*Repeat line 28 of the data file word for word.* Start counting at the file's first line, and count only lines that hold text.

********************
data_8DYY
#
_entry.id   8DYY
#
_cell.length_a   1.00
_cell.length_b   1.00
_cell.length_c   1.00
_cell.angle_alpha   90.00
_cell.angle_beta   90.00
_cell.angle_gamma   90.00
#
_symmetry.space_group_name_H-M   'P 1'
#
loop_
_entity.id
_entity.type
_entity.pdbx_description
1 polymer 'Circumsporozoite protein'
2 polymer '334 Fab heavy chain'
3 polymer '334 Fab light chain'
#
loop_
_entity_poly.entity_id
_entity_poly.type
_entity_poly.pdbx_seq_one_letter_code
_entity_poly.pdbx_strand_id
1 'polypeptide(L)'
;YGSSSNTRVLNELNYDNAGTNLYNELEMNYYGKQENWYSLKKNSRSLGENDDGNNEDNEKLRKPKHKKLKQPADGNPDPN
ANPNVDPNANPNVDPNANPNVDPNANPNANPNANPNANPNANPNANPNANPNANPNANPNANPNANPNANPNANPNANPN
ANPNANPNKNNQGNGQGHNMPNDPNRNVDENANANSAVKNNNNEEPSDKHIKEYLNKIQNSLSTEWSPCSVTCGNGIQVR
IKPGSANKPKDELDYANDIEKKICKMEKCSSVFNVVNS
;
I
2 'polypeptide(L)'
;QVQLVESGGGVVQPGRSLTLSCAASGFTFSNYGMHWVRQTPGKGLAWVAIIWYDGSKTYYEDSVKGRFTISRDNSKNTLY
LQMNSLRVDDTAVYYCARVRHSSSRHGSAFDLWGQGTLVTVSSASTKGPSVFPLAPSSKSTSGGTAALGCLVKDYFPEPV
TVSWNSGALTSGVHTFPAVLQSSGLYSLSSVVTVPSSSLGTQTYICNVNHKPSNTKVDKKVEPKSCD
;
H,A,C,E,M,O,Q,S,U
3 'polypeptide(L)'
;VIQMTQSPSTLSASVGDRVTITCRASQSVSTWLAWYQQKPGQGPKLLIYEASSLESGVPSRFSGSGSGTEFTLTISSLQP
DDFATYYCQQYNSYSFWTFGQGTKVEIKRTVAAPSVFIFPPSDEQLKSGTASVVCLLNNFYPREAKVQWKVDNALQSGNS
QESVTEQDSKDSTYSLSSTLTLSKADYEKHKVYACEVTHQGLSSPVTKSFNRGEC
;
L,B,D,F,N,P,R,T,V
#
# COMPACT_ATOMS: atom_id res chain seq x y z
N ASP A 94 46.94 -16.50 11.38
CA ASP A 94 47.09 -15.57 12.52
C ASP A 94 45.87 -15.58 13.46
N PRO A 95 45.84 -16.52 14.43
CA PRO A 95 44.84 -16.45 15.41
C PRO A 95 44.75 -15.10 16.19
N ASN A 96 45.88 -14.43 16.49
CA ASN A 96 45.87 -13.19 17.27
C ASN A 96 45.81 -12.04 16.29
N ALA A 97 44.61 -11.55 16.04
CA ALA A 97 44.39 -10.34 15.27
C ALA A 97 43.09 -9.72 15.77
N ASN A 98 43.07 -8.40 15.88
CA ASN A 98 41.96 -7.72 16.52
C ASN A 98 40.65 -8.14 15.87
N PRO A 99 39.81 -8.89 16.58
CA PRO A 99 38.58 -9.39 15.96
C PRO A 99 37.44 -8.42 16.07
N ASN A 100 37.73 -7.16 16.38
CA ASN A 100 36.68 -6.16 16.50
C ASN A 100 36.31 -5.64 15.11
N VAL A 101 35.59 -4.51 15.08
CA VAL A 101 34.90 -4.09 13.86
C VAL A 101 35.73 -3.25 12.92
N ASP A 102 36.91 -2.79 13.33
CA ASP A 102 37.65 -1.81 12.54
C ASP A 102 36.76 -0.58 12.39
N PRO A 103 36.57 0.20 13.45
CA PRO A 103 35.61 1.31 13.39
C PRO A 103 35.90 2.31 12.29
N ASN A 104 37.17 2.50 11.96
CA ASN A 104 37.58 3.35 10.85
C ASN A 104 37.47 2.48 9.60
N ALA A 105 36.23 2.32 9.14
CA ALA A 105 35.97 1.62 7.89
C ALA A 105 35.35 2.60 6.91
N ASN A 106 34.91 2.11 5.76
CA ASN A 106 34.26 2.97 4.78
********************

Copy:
;YGSSSNTRVLNELNYDNAGTNLYNELEMNYYGKQENWYSLKKNSRSLGENDDGNNEDNEKLRKPKHKKLKQPADGNPDPN